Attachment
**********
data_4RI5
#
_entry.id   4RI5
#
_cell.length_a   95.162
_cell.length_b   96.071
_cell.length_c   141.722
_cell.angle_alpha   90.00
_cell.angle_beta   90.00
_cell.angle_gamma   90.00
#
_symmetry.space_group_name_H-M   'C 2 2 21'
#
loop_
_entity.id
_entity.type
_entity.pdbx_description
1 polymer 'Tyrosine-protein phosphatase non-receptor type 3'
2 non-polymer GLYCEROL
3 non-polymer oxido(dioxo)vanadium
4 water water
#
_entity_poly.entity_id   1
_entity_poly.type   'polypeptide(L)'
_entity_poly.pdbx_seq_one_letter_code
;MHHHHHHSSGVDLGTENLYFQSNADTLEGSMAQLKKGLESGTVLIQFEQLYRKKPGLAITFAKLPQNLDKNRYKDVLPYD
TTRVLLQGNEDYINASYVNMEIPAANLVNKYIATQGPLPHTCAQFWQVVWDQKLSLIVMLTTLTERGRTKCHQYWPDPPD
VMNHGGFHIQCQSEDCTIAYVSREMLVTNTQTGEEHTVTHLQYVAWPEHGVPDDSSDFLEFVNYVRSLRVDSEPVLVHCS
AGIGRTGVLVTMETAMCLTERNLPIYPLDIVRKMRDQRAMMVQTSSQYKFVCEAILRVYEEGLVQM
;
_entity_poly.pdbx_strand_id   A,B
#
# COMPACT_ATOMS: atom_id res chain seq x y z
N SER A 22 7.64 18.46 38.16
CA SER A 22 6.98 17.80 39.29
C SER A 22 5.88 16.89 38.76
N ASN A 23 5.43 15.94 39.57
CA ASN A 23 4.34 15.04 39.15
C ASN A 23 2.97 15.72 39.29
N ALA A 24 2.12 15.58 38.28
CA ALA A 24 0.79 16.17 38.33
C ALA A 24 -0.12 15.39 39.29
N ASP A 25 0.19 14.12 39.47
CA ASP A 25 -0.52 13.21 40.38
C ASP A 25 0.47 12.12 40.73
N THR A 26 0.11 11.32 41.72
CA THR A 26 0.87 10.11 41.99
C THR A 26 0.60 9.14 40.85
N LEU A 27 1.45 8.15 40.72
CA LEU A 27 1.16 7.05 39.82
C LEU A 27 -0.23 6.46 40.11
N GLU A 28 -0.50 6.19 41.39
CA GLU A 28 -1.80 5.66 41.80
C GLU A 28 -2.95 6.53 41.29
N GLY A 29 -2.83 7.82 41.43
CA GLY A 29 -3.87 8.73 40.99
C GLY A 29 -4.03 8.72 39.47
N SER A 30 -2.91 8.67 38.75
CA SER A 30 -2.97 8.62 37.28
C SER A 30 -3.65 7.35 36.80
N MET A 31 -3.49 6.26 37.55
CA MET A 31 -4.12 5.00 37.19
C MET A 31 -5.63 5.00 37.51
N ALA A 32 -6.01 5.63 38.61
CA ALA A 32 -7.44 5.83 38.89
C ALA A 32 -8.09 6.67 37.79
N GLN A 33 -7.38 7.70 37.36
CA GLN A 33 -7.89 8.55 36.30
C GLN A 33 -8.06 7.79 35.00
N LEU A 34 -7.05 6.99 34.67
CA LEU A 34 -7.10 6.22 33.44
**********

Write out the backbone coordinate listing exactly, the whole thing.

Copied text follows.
data_4RI5
#
_entry.id   4RI5
#
_cell.length_a   95.162
_cell.length_b   96.071
_cell.length_c   141.722
_cell.angle_alpha   90.00
_cell.angle_beta   90.00
_cell.angle_gamma   90.00
#
_symmetry.space_group_name_H-M   'C 2 2 21'
#
loop_
_entity.id
_entity.type
_entity.pdbx_description
1 polymer 'Tyrosine-protein phosphatase non-receptor type 3'
2 non-polymer GLYCEROL
3 non-polymer oxido(dioxo)vanadium
4 water water
#
_entity_poly.entity_id   1
_entity_poly.type   'polypeptide(L)'
_entity_poly.pdbx_seq_one_letter_code
;MHHHHHHSSGVDLGTENLYFQSNADTLEGSMAQLKKGLESGTVLIQFEQLYRKKPGLAITFAKLPQNLDKNRYKDVLPYD
TTRVLLQGNEDYINASYVNMEIPAANLVNKYIATQGPLPHTCAQFWQVVWDQKLSLIVMLTTLTERGRTKCHQYWPDPPD
VMNHGGFHIQCQSEDCTIAYVSREMLVTNTQTGEEHTVTHLQYVAWPEHGVPDDSSDFLEFVNYVRSLRVDSEPVLVHCS
AGIGRTGVLVTMETAMCLTERNLPIYPLDIVRKMRDQRAMMVQTSSQYKFVCEAILRVYEEGLVQM
;
_entity_poly.pdbx_strand_id   A,B
#
# COMPACT_ATOMS: atom_id res chain seq x y z
N SER A 22 7.64 18.46 38.16
CA SER A 22 6.98 17.80 39.29
C SER A 22 5.88 16.89 38.76
N ASN A 23 5.43 15.94 39.57
CA ASN A 23 4.34 15.04 39.15
C ASN A 23 2.97 15.72 39.29
N ALA A 24 2.12 15.58 38.28
CA ALA A 24 0.79 16.17 38.33
C ALA A 24 -0.12 15.39 39.29
N ASP A 25 0.19 14.12 39.47
CA ASP A 25 -0.52 13.21 40.38
C ASP A 25 0.47 12.12 40.73
N THR A 26 0.11 11.32 41.72
CA THR A 26 0.87 10.11 41.99
C THR A 26 0.60 9.14 40.85
N LEU A 27 1.45 8.15 40.72
CA LEU A 27 1.16 7.05 39.82
C LEU A 27 -0.23 6.46 40.11
N GLU A 28 -0.50 6.19 41.39
CA GLU A 28 -1.80 5.66 41.80
C GLU A 28 -2.95 6.53 41.29
N GLY A 29 -2.83 7.82 41.43
CA GLY A 29 -3.87 8.73 40.99
C GLY A 29 -4.03 8.72 39.47
N SER A 30 -2.91 8.67 38.75
CA SER A 30 -2.97 8.62 37.28
C SER A 30 -3.65 7.35 36.80
N MET A 31 -3.49 6.26 37.55
CA MET A 31 -4.12 5.00 37.19
C MET A 31 -5.63 5.00 37.51
N ALA A 32 -6.01 5.63 38.61
CA ALA A 32 -7.44 5.83 38.89
C ALA A 32 -8.09 6.67 37.79
N GLN A 33 -7.38 7.70 37.36
CA GLN A 33 -7.89 8.55 36.30
C GLN A 33 -8.06 7.79 35.00
N LEU A 34 -7.05 6.99 34.67
CA LEU A 34 -7.10 6.22 33.44